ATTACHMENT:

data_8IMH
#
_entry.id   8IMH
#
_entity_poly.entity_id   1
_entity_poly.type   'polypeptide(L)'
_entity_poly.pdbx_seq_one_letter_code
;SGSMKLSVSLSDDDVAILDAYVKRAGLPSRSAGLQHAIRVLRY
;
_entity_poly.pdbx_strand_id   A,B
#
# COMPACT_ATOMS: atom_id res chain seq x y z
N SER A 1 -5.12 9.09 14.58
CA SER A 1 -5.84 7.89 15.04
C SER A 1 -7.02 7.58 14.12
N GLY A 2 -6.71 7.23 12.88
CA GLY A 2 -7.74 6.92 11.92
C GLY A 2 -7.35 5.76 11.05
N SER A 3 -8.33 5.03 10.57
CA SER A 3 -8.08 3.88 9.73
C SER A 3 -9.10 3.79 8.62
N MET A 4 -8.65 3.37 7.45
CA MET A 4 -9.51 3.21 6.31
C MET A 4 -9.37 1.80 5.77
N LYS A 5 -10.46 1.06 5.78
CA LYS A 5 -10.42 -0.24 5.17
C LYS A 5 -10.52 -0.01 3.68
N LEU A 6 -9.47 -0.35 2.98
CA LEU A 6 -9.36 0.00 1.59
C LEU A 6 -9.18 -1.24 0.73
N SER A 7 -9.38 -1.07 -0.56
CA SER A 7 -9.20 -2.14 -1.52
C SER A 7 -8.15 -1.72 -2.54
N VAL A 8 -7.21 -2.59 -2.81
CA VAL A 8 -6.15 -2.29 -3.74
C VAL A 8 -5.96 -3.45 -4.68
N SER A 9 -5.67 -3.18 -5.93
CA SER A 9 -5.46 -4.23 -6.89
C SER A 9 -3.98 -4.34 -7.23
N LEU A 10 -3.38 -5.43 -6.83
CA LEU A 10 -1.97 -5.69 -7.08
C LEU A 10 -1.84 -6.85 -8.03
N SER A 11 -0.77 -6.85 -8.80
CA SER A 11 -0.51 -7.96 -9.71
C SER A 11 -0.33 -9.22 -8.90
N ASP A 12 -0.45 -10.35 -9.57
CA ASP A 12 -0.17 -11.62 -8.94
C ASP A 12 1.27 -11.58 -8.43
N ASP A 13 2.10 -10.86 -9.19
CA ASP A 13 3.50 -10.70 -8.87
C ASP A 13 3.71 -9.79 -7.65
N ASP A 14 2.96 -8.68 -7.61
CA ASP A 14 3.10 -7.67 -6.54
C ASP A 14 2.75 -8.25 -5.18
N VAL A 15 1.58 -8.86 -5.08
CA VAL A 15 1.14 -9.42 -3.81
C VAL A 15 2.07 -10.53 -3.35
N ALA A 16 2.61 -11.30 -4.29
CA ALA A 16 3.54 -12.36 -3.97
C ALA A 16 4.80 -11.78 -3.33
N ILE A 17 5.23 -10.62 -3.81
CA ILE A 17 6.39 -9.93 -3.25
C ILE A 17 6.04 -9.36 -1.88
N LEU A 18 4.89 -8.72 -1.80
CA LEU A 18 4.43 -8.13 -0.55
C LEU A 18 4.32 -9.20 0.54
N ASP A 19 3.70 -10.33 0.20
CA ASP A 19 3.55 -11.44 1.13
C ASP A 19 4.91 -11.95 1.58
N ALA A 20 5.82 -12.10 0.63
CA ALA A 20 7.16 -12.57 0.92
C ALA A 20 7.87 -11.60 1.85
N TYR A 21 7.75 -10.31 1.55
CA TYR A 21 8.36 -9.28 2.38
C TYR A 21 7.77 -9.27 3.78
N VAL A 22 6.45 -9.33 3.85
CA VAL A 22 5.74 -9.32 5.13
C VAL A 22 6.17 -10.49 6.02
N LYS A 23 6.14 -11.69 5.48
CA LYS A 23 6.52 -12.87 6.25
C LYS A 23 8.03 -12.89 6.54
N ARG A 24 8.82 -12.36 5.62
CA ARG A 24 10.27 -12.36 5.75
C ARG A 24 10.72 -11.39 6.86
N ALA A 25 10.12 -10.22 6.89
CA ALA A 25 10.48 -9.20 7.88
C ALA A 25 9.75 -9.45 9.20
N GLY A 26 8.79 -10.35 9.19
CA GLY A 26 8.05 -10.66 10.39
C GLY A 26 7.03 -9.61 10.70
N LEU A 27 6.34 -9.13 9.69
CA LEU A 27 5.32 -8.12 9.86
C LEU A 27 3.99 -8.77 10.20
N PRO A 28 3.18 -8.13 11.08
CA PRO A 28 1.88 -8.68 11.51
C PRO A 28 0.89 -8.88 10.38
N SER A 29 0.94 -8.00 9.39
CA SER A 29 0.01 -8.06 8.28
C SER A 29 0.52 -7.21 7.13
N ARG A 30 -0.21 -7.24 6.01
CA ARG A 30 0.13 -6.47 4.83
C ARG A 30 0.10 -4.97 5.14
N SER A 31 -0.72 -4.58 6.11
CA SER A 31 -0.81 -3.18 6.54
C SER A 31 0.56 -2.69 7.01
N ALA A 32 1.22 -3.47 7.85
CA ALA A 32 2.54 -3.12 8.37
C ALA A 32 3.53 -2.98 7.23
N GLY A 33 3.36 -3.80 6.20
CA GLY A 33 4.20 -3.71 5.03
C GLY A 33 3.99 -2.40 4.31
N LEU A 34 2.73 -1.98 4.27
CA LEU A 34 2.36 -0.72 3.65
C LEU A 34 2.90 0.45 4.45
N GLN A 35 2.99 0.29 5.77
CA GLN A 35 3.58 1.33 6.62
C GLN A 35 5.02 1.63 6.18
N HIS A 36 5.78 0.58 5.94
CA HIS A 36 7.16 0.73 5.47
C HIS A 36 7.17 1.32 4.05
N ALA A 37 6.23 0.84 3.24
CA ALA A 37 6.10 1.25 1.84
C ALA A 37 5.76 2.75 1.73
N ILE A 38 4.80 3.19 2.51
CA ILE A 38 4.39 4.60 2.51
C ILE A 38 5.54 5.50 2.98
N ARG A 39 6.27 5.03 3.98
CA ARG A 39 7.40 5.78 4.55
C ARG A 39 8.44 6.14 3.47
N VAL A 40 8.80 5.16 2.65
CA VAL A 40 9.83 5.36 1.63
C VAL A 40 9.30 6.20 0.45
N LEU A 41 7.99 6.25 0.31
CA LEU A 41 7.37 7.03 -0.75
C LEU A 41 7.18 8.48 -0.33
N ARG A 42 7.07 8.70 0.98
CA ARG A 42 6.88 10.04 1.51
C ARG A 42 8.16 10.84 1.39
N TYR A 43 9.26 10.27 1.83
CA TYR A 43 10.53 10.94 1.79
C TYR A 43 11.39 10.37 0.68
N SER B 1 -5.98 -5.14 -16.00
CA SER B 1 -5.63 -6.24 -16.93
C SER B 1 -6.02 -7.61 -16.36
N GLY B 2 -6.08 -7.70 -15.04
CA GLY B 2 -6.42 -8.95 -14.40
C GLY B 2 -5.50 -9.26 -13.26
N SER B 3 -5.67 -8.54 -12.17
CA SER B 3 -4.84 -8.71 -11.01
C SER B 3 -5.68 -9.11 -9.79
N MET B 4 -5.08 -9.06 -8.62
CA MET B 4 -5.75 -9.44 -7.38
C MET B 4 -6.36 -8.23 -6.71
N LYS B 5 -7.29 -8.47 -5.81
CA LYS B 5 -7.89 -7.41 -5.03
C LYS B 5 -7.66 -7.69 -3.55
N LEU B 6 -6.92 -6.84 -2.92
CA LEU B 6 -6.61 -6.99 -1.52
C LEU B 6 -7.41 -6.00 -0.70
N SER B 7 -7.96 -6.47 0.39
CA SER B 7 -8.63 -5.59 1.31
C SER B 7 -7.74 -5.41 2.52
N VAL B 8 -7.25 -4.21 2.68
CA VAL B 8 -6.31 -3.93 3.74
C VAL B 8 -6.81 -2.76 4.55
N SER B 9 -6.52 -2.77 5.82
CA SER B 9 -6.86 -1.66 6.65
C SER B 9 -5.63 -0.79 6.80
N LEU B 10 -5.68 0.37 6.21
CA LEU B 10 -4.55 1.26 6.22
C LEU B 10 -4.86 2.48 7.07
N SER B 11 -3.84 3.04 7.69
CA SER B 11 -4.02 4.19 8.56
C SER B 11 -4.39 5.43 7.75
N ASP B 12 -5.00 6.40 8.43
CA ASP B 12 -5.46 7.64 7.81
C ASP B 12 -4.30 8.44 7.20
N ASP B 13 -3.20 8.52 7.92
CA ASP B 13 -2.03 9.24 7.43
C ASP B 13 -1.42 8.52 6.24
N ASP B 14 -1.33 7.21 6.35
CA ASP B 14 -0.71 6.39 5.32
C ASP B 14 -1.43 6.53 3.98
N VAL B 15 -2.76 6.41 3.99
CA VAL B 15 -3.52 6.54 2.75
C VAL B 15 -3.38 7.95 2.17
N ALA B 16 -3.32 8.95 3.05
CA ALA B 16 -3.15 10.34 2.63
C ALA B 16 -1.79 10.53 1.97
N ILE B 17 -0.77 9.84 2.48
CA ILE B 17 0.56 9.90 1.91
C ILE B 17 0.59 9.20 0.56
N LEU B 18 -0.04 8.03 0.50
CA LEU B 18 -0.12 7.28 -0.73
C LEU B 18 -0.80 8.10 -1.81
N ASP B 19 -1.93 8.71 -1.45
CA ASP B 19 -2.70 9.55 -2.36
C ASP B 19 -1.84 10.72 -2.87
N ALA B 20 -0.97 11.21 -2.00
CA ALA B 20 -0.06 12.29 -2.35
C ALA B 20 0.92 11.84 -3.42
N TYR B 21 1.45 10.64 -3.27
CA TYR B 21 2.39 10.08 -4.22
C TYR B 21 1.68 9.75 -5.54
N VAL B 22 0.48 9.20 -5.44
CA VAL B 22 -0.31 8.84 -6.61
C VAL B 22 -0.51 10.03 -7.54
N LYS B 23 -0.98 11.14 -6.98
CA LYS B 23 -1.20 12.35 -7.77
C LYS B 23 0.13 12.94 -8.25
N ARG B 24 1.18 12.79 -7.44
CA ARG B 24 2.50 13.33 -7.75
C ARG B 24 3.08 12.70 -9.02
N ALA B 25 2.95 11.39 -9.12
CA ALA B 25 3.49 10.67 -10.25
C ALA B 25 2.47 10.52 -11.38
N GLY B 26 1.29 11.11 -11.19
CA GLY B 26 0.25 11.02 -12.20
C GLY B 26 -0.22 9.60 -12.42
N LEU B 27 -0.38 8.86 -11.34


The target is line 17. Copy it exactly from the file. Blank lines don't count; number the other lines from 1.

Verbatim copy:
CA GLY A 2 -7.74 6.92 11.92